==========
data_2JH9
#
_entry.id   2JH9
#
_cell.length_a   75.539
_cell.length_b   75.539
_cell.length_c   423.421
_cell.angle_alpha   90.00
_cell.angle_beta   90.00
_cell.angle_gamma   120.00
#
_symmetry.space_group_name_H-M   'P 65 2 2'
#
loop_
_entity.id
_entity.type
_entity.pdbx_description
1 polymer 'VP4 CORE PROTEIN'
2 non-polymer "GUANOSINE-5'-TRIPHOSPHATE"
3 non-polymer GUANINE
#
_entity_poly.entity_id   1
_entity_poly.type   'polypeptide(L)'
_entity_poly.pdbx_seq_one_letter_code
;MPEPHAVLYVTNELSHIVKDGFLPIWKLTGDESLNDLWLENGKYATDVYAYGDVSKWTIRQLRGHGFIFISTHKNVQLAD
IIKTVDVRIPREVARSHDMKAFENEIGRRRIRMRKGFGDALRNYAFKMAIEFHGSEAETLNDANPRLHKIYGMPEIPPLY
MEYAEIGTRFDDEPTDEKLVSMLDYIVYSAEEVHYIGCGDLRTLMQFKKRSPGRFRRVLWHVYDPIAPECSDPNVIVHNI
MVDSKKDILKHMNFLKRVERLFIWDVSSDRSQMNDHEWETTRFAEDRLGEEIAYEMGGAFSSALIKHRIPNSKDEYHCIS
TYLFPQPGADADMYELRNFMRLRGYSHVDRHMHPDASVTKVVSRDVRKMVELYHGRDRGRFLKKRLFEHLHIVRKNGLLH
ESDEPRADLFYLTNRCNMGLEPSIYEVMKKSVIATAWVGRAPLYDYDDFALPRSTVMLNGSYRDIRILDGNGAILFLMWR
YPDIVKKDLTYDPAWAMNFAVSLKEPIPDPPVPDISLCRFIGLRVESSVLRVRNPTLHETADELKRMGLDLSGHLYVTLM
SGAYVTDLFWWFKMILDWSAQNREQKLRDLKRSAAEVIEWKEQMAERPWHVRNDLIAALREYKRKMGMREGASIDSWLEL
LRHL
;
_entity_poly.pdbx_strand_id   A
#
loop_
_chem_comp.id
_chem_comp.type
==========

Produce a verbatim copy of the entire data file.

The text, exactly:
data_2JH9
#
_entry.id   2JH9
#
_cell.length_a   75.539
_cell.length_b   75.539
_cell.length_c   423.421
_cell.angle_alpha   90.00
_cell.angle_beta   90.00
_cell.angle_gamma   120.00
#
_symmetry.space_group_name_H-M   'P 65 2 2'
#
loop_
_entity.id
_entity.type
_entity.pdbx_description
1 polymer 'VP4 CORE PROTEIN'
2 non-polymer "GUANOSINE-5'-TRIPHOSPHATE"
3 non-polymer GUANINE
#
_entity_poly.entity_id   1
_entity_poly.type   'polypeptide(L)'
_entity_poly.pdbx_seq_one_letter_code
;MPEPHAVLYVTNELSHIVKDGFLPIWKLTGDESLNDLWLENGKYATDVYAYGDVSKWTIRQLRGHGFIFISTHKNVQLAD
IIKTVDVRIPREVARSHDMKAFENEIGRRRIRMRKGFGDALRNYAFKMAIEFHGSEAETLNDANPRLHKIYGMPEIPPLY
MEYAEIGTRFDDEPTDEKLVSMLDYIVYSAEEVHYIGCGDLRTLMQFKKRSPGRFRRVLWHVYDPIAPECSDPNVIVHNI
MVDSKKDILKHMNFLKRVERLFIWDVSSDRSQMNDHEWETTRFAEDRLGEEIAYEMGGAFSSALIKHRIPNSKDEYHCIS
TYLFPQPGADADMYELRNFMRLRGYSHVDRHMHPDASVTKVVSRDVRKMVELYHGRDRGRFLKKRLFEHLHIVRKNGLLH
ESDEPRADLFYLTNRCNMGLEPSIYEVMKKSVIATAWVGRAPLYDYDDFALPRSTVMLNGSYRDIRILDGNGAILFLMWR
YPDIVKKDLTYDPAWAMNFAVSLKEPIPDPPVPDISLCRFIGLRVESSVLRVRNPTLHETADELKRMGLDLSGHLYVTLM
SGAYVTDLFWWFKMILDWSAQNREQKLRDLKRSAAEVIEWKEQMAERPWHVRNDLIAALREYKRKMGMREGASIDSWLEL
LRHL
;
_entity_poly.pdbx_strand_id   A
#
loop_
_chem_comp.id
_chem_comp.type